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Journal Article

Citation

Centers for Disease Control and Prevention, USA. MMWR Morb. Mortal. Wkly. Rep. 1997; 46(23): 528-531.

Copyright

(Copyright © 1997, (in public domain), Publisher U.S. Centers for Disease Control and Prevention)

DOI

unavailable

PMID

9191034

Abstract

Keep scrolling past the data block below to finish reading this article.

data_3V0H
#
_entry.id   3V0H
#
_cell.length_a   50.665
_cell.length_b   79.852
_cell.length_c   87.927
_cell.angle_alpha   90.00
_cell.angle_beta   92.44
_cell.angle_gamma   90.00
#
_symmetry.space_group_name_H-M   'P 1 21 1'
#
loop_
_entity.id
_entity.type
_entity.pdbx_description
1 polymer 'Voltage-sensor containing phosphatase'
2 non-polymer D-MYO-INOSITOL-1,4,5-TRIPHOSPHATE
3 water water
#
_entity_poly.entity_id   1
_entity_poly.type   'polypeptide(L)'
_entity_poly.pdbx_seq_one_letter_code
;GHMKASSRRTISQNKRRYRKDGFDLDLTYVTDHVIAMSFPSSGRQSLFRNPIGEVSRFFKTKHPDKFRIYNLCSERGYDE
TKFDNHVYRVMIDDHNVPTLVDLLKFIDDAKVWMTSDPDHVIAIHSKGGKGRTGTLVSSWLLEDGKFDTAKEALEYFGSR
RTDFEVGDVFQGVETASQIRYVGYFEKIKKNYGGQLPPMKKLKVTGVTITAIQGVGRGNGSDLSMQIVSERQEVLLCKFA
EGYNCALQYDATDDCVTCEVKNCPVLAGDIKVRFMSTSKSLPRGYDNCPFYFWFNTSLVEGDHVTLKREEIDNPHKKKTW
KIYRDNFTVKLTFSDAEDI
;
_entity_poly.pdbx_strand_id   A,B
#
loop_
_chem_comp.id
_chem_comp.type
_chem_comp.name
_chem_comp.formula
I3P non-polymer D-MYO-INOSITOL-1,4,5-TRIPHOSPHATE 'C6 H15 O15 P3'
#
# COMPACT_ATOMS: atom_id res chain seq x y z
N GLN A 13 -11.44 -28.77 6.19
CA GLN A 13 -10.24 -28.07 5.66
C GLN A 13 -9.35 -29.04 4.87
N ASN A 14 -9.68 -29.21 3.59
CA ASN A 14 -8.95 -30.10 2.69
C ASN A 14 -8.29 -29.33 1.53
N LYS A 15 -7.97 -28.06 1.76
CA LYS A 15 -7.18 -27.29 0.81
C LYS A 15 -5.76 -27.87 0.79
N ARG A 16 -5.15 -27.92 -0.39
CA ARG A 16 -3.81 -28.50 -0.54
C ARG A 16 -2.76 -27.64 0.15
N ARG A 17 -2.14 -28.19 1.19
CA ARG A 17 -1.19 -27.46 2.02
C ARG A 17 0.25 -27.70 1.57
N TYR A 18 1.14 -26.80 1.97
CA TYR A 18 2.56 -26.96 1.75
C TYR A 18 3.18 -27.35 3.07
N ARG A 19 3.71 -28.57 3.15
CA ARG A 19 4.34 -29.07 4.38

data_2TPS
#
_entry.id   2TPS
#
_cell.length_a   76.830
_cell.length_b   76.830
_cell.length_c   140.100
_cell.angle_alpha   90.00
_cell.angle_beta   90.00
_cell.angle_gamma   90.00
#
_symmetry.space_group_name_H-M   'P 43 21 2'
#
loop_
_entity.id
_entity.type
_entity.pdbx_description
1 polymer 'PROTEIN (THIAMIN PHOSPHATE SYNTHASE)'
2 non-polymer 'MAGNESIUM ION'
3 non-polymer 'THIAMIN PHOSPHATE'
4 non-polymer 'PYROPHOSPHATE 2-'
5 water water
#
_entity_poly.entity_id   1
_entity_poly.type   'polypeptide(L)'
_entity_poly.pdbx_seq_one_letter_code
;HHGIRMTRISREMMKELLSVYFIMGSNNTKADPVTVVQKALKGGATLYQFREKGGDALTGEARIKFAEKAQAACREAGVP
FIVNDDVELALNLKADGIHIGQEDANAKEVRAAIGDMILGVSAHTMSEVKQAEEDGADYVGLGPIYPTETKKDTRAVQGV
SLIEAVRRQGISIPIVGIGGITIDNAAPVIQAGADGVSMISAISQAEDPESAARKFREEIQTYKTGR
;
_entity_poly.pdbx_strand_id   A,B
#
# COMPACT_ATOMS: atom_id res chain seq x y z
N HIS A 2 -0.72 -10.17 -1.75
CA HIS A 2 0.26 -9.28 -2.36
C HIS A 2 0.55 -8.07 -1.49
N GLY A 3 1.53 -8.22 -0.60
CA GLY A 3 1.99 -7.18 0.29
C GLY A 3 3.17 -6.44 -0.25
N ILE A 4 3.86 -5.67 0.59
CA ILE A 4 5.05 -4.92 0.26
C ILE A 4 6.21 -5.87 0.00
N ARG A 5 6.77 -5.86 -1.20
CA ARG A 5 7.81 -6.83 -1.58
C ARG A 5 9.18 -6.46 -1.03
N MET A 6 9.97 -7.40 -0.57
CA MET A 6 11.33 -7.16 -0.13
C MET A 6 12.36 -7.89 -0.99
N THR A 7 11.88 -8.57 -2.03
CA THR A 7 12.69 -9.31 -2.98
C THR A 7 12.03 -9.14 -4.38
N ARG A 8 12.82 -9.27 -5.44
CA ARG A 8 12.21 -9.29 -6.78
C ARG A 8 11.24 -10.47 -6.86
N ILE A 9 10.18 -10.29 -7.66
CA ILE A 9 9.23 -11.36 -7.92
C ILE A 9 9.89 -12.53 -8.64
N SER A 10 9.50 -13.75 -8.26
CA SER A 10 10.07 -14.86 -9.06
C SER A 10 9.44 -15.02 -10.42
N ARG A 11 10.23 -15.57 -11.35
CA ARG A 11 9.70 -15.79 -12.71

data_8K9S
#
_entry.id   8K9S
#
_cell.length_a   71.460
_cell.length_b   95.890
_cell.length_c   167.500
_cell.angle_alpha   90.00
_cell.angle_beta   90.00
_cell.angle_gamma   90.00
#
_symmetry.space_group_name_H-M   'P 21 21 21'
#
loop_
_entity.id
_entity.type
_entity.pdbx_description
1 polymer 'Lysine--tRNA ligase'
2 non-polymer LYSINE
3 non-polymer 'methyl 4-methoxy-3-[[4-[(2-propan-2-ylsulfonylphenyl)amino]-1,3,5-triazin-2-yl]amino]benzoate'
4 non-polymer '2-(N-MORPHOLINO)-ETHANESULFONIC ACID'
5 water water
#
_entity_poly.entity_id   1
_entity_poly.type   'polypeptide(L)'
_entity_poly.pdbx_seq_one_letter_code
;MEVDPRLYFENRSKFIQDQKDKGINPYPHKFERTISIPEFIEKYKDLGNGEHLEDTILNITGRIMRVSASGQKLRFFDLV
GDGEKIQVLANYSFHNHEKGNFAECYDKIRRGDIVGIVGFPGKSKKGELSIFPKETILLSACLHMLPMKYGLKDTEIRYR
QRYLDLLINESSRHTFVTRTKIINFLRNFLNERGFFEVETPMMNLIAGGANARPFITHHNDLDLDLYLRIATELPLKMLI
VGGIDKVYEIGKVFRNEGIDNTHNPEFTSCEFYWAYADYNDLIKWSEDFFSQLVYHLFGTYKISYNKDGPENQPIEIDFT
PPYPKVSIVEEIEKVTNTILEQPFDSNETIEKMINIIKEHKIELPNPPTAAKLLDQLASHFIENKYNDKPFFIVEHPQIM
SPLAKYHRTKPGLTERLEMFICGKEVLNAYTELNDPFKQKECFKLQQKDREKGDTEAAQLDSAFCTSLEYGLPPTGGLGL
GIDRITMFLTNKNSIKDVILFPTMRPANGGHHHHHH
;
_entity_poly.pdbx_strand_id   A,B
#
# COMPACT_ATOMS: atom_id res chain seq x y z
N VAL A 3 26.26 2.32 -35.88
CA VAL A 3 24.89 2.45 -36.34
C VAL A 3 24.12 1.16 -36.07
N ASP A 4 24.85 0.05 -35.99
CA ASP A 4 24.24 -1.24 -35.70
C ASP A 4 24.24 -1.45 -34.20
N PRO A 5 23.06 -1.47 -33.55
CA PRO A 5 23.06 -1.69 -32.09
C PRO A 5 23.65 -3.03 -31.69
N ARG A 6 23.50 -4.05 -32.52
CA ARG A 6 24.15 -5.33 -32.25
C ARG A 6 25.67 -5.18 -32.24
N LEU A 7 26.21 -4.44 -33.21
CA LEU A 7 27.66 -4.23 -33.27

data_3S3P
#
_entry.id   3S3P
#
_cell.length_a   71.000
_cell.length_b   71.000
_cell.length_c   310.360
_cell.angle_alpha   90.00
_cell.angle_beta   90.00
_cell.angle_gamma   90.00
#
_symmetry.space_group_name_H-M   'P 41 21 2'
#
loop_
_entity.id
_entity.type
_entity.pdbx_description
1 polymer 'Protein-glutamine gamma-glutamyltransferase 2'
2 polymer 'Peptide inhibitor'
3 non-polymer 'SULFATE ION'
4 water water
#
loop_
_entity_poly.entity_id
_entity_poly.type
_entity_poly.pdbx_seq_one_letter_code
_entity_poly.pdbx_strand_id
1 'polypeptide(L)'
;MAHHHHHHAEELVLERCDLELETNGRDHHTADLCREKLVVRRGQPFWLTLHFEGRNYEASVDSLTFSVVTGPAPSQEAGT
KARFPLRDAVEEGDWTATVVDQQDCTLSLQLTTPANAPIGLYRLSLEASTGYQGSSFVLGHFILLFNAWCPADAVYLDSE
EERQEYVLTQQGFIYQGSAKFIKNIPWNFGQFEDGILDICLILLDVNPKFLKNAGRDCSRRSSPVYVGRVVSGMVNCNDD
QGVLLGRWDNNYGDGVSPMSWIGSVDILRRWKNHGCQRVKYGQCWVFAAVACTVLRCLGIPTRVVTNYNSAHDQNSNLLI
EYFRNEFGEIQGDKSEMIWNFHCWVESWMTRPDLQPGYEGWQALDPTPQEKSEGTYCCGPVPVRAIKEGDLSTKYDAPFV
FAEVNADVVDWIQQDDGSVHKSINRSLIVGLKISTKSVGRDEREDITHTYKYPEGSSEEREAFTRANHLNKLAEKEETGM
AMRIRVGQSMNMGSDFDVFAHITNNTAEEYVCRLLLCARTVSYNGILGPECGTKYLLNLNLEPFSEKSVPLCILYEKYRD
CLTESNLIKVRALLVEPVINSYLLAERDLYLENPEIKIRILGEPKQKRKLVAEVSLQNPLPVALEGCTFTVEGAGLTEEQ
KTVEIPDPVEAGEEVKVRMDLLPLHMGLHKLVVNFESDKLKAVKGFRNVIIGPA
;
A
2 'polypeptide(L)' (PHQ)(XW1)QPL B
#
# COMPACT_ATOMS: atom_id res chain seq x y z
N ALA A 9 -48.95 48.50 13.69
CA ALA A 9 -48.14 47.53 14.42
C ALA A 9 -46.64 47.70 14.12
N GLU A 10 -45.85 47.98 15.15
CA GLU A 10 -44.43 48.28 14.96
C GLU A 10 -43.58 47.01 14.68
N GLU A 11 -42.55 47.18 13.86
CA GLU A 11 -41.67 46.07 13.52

During July 2-8, 1996, high maximum daily temperatures in Dallas County, Texas, ranged from 101 F (38.3 C) to 106 F (41.1 C), and high maximum daily heat indexes (a measure of the effect of combined elements [e.g., heat and humidity] on the body) ranged from 105 F (40.6 C) to 112 F (44.4 C). Although guidelines for issuing heat advisories or warnings vary by geographic location and climate, the National Weather Service generally suggests issuing a heat advisory when a daytime heat index reaches > or =105 F (> or =40.6 C), and a night time minimum ambient temperature of 80 F (26.7 C) persists for at least 48 hours. In Dallas County, the criterion used by the medical examiner's (ME's) office to designate a heat wave is > or =3 consecutive days of temperatures > or =100 F (37.8 C). This report describes four cases of heat-related death in Dallas, Wichita, and Cooke counties, Texas, in 1996; summarizes risk factors for this problem; and reviews measures to prevent heat-related morbidity and mortality. The findings in this report indicate that, although a large proportion of heat-related deaths occur during the summer and during heat waves, such deaths occur year-round.

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